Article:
The European Union sought Friday to draw a line under the government debt crisis to keep the market turmoil that is pushing Portugal toward a bailout from infecting other larger debt-heavy countries.
But as EU leaders in Brussels signed off on their "comprehensive package," Portugal's financial jitters worsened. Its 10-year bond yields rose to 7.80 percent, a record high that shows investors fear the country might not be able to roll over its debt.
Portuguese officials have said that's more interest than they can pay — and they need to tap bond markets by June at the latest.
A top European Union official said the EU had the financial muscle to rescue Portugal. It already has bailed out Greece and Ireland, whose troubled government finances led to their being effectively cut off from bond borrowing and needing help to avoid default.
"If Portugal asks for help, then it would be assumed that this would happen shortly, and in that case the rescue shield would be enough," said Jean-Claude Juncker, the prime minister of Luxembourg and the main spokesman for the group of countries that use the euro.
Portugal's crisis took the shine off the second and final day of the EU summit. Leaders put the final touches on an agreement to set up a permanent, €500 million ($706 million) bailout fund to replace the temporary one that expires in 2013, and new rules for closer economic cooperation to prevent more crisis. They have also boosted the temporary bailout fund so it can lend its full €440 billion ($622 billion) allotment, instead of keeping some of that back as reserves to ensure a top bond rating. Countries bailed out after 2013, meanwhile, will get lower interest rates on emergency loans.
They had hoped that those moves, mostly agreed in past weeks and being sealed Friday in their summit statement, would represent a "comprehensive package" that would help calm the turmoil on the bond markets. "I think that the comprehensive package that we have completed will be enough to convince financial markets that we are firmly resolved to guarantee stability in the euro zone," Juncker said.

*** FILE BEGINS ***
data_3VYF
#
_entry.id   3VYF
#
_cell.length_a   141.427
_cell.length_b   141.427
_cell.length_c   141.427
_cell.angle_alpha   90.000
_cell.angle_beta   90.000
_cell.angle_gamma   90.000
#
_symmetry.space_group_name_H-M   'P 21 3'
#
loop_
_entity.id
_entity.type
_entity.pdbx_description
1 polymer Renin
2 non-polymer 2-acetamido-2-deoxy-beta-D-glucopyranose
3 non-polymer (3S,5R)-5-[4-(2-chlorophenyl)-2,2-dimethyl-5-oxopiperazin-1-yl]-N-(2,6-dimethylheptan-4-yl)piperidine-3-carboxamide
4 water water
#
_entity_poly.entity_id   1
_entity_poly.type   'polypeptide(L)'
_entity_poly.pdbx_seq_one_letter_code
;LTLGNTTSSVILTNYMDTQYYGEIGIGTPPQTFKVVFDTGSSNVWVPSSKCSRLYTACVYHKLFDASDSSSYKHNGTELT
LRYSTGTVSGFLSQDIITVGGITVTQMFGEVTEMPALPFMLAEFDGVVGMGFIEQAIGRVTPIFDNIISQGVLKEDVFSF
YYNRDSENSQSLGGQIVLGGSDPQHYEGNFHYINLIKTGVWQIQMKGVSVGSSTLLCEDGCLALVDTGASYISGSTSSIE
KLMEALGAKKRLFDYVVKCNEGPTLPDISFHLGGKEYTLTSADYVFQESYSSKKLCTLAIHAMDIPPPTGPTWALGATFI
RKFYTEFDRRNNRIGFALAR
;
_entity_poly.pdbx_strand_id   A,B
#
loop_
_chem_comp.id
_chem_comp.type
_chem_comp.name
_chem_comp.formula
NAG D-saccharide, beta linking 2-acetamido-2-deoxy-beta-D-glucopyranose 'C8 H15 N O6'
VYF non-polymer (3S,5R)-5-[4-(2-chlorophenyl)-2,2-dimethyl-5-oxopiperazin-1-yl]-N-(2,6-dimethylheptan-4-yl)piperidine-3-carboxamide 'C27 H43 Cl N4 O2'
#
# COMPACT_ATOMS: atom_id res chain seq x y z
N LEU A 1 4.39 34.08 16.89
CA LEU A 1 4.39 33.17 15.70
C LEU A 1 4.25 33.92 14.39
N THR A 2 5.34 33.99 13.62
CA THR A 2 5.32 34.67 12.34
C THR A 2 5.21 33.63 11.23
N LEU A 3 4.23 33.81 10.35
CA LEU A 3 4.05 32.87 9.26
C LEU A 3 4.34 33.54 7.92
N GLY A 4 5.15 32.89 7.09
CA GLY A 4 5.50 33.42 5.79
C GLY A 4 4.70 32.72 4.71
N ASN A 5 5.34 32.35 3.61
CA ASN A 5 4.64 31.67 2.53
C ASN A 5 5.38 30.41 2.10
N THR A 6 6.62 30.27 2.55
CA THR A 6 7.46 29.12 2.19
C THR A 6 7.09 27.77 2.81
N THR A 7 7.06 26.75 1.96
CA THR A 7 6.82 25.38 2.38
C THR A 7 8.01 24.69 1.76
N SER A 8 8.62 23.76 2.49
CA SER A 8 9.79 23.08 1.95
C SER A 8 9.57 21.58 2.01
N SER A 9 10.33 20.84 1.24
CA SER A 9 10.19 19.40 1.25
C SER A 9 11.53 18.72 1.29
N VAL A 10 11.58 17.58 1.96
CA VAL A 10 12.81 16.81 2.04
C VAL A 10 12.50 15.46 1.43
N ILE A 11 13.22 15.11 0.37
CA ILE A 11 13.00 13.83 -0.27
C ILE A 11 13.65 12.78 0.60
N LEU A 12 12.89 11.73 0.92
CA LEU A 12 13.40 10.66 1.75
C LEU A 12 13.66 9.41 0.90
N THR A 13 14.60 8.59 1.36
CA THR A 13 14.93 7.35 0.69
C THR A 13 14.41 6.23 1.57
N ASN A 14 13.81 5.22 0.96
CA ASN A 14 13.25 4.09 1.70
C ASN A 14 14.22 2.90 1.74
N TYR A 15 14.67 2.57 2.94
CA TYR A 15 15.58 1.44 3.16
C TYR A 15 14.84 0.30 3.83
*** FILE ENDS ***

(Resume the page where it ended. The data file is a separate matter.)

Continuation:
But Portugal's political crisis has undermined that.
Prime Minister Jose Socrates resigned Wednesday after the opposition refused to vote for additional budget cuts and revenue increases aimed at cutting the governments deficit. He is still in office as a caretaker, but many analysts say Portugal will need financial help before a new government can be elected.
The country must roll over some €9 billion ($12.7 billion) in expiring debt in April and June.
Fitch and Standard & Poor's ratings agencies both downgraded Portugal's debt on Thursday in the wake of Socrates' resignation.
"The resulting increased political uncertainty could hurt market confidence and heighten Portugal's refinancing risk," Standard & Poor's said.
Portuguese opposition leader Pedro Passos Coelho says Socrates no longer has the mandate to negotiate a bailout, but elections will not be held until May or June.
President Anibal Cavaco Silva, a figurehead who has no government rule but can act as a facilitator, was asking parties Friday whether they would voluntarily form a coalition government or demand new elections.
The debt crisis is so far hitting smaller countries outside the French-German economic "core" of the euro union. They got in trouble in various ways during the past several years of financial and economic turmoil; Ireland ruined its budget by bailing out collapsed banks after a real estate bubble, while Greece overspent and fudged its budget figures. Portugal has an underpowered economy and weak exports that make it hard to pay debt.
The bailout fund prevents a government from having to default or restructure its debts. That could shake up financial markets, hurt already fragile banks that hold government bonds, and make investors more reluctant to lend to governments.
Still, it is being done at the price of having taxpayers in financially solid countries put up money to rescue ones that didn't manage affairs as well. That goes down poorly with voters in the solid countries, particularly Germany, which as the largest euro country has the biggest rescue bill.
Commerzbank economists Joerg Kraemer and Christoph Weil said that the bailout fund took pressure off troubled countries at the cost of making monetary union a "transfer union" as well, where the debts of some can weigh on all.
"This means that countries with a strong credit rating will de facto be transferring some of this good rating to those whose credit rating is weaker," they said in an assesment of the summit. "This provides an incentive for a country to live at the expense of others and be careless in its budgeting."